I haven’t published ‘Beside an Open Window’ online like my other books because I’m hoping to approach a publisher with it later in the year. Before that happens, however, I want to do at least one complete read through in SL (nothing brings typos to my attention better than a live reading). The first of these will be at the Blue Angel Poets’ Dive and will start on Tuesday 12 January at 3:30pm SLT (and continue on each Tuesday thereafter at the same time until the read through is complete). If you would like to hear the story come along to listen. As an added incentive, I’ll be offering a free, electronic version of the novel to anyone who attends all sessions (and can provide me with an email address to send it to).
‘Beside an Open Window’ – read through at The Blue Angel
‘Beside an Open Window’ is set 60 years into the future and looks at what the metaverse might look like then. The following is a small extract…
Jason went back to the bed, sat on the edge, picked up a booklet on the table that he hadn’t noticed before. It had a white cover, blank but for the words ‘Please read me, Mr Harlan’ in large, black seriffed capitals.
He sighed, tried to break wind and failed. He opened the book and read.
Welcome to your new life in Twilight, Mr Harlan.
In a short while, someone will come to talk to you about where you are and what you’re doing here. Please remain calm. There is no reason to become frightened or distressed.
The purpose of this booklet is to give you a basic understanding of your situation and some time by yourself to assimilate this information. Please do not worry: you are not alone. You are being monitored as you read this and if you should become distressed someone will come straight away to assist you. Please remain calm.
Please make sure you are comfortable. It might be a good idea to sit down whilst you read this. When you are ready to proceed to the next page, please-
Jason grunted impatiently and turned over.
If you have not already worked out where you are, then we are very sorry to have to inform you that you have passed away. In the physical world, you are now deceased.
For some bizarre reason, Jason looked down at his cock again, stared at it, nestled snugly within those think, strangely mousey pubes. Dead? Impossible. He felt suddenly odd, but not the sort of odd he would have imagined. Moments like this merited big, fleshy thumps in the chest, he supposed, and a pow feeling in the gut, but he felt none of this. It was the absence of these symptoms which unnerved him. He knew that he felt scared, but the physiology was absent. A phantom emotion, like a phantom limb: it existed, he could feel it, but the flesh and blood was nowhere to be seen.
What? Dead? Bollocks. He read on.
The specific circumstances of your death were:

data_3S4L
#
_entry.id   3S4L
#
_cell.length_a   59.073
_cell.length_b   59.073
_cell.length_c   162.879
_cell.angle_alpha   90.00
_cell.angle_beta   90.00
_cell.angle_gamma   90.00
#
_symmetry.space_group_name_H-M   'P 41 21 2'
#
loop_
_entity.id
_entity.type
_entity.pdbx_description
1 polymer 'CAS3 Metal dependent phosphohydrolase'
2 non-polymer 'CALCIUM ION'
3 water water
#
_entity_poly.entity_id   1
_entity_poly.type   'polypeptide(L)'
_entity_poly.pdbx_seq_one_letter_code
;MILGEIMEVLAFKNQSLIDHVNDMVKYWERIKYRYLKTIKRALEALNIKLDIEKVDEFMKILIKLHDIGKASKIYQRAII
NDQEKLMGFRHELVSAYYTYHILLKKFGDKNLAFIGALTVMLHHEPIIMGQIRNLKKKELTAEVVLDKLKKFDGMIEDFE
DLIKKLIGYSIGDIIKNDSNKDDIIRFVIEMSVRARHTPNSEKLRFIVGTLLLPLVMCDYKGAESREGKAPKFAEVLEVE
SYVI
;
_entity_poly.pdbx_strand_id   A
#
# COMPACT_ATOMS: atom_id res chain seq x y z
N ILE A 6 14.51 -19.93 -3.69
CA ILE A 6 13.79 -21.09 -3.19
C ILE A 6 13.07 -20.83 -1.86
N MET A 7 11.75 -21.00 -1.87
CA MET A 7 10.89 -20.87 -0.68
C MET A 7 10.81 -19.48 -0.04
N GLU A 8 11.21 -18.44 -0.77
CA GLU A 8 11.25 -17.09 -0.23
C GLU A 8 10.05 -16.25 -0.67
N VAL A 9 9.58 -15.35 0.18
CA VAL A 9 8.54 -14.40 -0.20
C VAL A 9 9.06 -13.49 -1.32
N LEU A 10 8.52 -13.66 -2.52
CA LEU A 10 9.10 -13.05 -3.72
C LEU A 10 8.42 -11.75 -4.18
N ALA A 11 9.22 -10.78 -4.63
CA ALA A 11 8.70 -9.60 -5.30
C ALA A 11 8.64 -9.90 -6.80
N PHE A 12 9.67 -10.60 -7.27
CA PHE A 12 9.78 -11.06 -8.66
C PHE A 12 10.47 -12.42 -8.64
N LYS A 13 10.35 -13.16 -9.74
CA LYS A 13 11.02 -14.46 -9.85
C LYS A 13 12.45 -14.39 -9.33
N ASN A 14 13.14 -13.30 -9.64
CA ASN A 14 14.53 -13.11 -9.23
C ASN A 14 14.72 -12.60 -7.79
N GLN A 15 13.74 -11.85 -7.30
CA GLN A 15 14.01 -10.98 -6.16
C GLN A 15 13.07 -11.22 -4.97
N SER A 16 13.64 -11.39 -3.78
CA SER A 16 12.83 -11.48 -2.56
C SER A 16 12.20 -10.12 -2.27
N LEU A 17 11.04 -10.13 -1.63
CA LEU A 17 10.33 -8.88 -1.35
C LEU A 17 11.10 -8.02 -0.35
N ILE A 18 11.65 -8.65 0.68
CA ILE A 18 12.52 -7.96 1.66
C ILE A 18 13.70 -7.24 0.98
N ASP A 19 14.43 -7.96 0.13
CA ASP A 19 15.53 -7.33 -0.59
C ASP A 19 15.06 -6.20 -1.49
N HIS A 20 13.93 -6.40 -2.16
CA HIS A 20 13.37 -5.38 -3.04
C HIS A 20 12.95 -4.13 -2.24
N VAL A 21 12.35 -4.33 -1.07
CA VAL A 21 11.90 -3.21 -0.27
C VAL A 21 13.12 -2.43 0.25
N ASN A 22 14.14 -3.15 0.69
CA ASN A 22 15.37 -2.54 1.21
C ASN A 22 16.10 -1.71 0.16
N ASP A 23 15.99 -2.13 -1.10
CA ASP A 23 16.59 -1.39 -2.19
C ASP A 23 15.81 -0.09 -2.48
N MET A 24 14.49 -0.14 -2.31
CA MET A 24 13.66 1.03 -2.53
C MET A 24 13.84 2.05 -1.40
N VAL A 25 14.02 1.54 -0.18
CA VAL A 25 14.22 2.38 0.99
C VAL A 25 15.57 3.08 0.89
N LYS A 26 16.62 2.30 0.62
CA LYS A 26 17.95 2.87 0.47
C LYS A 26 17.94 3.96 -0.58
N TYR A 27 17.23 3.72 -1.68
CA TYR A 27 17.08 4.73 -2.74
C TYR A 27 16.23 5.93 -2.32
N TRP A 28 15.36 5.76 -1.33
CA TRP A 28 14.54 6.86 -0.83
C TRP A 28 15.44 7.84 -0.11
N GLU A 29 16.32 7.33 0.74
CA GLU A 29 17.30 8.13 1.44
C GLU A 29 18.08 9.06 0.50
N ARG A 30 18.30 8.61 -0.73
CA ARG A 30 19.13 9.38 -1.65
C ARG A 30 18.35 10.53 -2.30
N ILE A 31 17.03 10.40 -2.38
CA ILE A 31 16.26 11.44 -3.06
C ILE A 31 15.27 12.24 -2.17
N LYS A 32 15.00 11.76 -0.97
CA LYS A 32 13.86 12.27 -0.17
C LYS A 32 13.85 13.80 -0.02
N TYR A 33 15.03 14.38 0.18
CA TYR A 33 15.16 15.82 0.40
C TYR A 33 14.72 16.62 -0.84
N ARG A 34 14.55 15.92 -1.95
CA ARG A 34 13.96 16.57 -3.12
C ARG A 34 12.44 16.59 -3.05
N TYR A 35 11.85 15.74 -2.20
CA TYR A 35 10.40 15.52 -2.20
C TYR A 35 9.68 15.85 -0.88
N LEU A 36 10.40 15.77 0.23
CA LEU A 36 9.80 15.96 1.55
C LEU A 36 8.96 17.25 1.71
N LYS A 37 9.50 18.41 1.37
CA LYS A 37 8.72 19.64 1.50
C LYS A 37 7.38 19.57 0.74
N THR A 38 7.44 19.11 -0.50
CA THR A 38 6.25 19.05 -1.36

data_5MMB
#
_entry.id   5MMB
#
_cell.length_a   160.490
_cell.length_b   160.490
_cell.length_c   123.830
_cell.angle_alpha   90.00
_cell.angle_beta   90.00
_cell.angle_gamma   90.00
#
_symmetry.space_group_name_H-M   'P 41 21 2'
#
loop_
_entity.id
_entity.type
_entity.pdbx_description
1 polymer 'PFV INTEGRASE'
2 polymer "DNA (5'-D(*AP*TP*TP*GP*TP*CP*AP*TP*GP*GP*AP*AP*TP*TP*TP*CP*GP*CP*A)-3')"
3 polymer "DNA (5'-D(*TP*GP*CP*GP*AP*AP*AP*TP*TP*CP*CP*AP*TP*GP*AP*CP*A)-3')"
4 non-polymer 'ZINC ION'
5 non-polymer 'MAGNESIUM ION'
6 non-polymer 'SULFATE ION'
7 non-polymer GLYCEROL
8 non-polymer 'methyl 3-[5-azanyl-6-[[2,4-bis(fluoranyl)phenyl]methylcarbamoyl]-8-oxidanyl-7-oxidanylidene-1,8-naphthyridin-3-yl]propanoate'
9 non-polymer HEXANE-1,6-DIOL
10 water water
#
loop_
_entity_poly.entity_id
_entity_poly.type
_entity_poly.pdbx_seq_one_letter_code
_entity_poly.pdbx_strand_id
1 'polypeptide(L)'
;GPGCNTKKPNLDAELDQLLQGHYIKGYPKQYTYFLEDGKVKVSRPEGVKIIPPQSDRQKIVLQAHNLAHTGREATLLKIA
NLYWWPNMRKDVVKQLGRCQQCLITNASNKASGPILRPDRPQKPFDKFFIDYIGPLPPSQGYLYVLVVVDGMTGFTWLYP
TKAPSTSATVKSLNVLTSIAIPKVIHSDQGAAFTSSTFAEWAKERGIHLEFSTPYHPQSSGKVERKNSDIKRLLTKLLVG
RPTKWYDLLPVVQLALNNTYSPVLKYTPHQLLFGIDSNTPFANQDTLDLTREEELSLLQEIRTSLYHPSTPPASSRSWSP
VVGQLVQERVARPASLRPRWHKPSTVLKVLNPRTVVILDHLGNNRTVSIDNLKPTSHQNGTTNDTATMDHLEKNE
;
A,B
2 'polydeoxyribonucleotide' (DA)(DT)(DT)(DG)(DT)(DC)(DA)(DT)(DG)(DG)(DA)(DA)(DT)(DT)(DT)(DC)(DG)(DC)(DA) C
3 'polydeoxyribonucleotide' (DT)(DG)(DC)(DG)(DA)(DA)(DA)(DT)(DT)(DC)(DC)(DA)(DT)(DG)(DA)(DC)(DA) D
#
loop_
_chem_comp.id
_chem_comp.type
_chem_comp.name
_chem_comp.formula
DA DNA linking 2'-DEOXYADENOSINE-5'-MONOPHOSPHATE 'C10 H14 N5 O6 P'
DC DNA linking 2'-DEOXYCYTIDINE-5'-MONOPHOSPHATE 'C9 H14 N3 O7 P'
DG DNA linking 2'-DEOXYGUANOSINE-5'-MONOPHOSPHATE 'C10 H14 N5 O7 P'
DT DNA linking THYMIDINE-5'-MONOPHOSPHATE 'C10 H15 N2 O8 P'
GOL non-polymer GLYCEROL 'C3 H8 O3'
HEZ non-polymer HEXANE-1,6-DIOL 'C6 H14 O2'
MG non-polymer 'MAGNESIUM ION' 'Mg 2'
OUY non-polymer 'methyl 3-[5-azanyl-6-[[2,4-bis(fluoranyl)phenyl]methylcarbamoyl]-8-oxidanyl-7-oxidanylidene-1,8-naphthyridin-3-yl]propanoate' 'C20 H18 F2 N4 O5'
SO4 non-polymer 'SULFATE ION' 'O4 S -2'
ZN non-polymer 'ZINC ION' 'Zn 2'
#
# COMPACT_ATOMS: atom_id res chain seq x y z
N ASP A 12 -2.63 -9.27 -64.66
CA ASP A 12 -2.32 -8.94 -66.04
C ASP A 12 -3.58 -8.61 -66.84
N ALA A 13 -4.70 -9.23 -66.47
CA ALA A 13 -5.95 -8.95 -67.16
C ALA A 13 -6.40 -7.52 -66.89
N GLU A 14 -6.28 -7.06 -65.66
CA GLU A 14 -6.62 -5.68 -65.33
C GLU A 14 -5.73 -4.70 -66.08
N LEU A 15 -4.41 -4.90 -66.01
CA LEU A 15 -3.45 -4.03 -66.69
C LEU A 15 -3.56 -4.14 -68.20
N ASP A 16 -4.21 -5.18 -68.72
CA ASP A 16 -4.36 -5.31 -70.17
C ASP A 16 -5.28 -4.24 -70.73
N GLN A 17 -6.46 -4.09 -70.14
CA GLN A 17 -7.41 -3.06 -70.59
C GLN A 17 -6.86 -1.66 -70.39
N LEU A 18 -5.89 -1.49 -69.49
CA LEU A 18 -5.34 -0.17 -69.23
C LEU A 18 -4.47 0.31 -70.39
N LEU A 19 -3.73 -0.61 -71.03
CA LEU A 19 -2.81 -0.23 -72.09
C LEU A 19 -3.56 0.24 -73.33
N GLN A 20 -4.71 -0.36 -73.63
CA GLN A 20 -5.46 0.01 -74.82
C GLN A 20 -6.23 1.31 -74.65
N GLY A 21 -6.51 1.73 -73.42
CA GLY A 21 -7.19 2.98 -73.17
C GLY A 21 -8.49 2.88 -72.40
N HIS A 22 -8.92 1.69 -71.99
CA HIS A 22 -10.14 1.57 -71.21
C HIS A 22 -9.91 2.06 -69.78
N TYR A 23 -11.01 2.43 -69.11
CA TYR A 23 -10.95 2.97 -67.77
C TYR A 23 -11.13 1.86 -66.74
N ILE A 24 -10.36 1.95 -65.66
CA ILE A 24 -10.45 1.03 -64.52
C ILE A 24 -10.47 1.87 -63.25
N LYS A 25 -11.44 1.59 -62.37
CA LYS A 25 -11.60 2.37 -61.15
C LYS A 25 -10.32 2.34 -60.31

Road traffic accident 5 June 2039 @ 14:07
You will be given more information about this event in due course.
2039? That date was over a year from now. It had to be some sort of set up. He tried to remember how he’d come to be here, but everything was blurred and grey. A meeting, yesterday. In an office. He remembered a rubber plant. Perhaps it was some sort of reality TV stunt. Had he agreed to a charity deal? If he had, he wouldn’t have agreed to memory-altering drugs. He remembered being somewhere with Rachel yesterday. Had they fallen out? Ordinarily, days out with Rachel ended up in places and situations very different to this… whatever this was.
Right now, you are probably doubting the validity of this information. This is perfectly normal. You are probably also having difficulty remembering events from the last week or so: this is due to a simulated unconsciousness we impose on activation of your brain scan so that we can monitor its function prior to inducing consciousness. The fog will lift over the next hour or so. You will start to remember things which would have stood out for you in your thoughts at the time of your last scan. For example, if you had been anxious about an upcoming flight (our clients often choose to backup before travelling on aircraft) it is probable that this would be one of the things you remember first, starting with a vague feeling of anxiety and gradually becoming a more detailed memory.
We can help you a little on this. On the next page is a video of your pre-scan meeting. When you turn the page it will play. It is likely that you will recall this event – as the memory comes back to you – as something which happened yesterday. Be aware, however, that it could be a considerable period of time since this event happened in real life, depending on the frequency with which you performed your backups.
Jason turned the page. The paper lacked texture, it felt like some kind of laminate surface. He smelled it, out of habit; Jason always smelled the pages of the books he was reading (his brother had told him once it was a form of glue sniffing). The paper smelled of nothing. There was no smell to the book, to the bed, to him, to the room.
The video was presented in a small window in the middle of the page, with a scroll bar across the bottom. The usual sort of thing. It played automatically. He saw himself from the view of a camera in a ceiling corner that was looking down on a small office with a desk and three chairs. Rachel was beside him. A man in a tweed jacket came in from behind and sat opposite, crossed his fingers on the desk, said, Yes, we have a slot in about an hour, actually. There’s been a cancellation. That’s just enough time to go through the literature with you. Can I get you a coffee first?